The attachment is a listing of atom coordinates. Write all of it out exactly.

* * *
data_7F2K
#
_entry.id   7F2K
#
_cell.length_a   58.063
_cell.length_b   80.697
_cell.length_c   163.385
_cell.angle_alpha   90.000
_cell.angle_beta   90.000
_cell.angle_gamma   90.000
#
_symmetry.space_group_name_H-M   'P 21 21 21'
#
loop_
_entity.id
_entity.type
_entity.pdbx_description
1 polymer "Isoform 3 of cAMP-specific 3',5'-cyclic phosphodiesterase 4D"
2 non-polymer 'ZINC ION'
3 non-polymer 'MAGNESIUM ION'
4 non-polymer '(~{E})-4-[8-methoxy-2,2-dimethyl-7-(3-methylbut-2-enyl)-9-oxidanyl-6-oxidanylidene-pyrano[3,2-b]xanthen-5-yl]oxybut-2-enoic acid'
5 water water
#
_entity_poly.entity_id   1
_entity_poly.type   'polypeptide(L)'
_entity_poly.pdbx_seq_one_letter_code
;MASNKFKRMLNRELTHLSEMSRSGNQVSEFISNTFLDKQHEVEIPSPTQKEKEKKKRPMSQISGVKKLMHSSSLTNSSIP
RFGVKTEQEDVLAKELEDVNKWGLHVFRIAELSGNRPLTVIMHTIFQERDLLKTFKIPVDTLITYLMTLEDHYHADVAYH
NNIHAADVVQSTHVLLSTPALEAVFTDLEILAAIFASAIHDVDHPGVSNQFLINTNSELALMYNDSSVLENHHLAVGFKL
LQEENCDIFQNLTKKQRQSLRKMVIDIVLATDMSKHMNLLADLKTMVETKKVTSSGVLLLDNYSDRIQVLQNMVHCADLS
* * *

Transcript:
data_7F2K
#
_entry.id   7F2K
#
_cell.length_a   58.063
_cell.length_b   80.697
_cell.length_c   163.385
_cell.angle_alpha   90.000
_cell.angle_beta   90.000
_cell.angle_gamma   90.000
#
_symmetry.space_group_name_H-M   'P 21 21 21'
#
loop_
_entity.id
_entity.type
_entity.pdbx_description
1 polymer "Isoform 3 of cAMP-specific 3',5'-cyclic phosphodiesterase 4D"
2 non-polymer 'ZINC ION'
3 non-polymer 'MAGNESIUM ION'
4 non-polymer '(~{E})-4-[8-methoxy-2,2-dimethyl-7-(3-methylbut-2-enyl)-9-oxidanyl-6-oxidanylidene-pyrano[3,2-b]xanthen-5-yl]oxybut-2-enoic acid'
5 water water
#
_entity_poly.entity_id   1
_entity_poly.type   'polypeptide(L)'
_entity_poly.pdbx_seq_one_letter_code
;MASNKFKRMLNRELTHLSEMSRSGNQVSEFISNTFLDKQHEVEIPSPTQKEKEKKKRPMSQISGVKKLMHSSSLTNSSIP
RFGVKTEQEDVLAKELEDVNKWGLHVFRIAELSGNRPLTVIMHTIFQERDLLKTFKIPVDTLITYLMTLEDHYHADVAYH
NNIHAADVVQSTHVLLSTPALEAVFTDLEILAAIFASAIHDVDHPGVSNQFLINTNSELALMYNDSSVLENHHLAVGFKL
LQEENCDIFQNLTKKQRQSLRKMVIDIVLATDMSKHMNLLADLKTMVETKKVTSSGVLLLDNYSDRIQVLQNMVHCADLS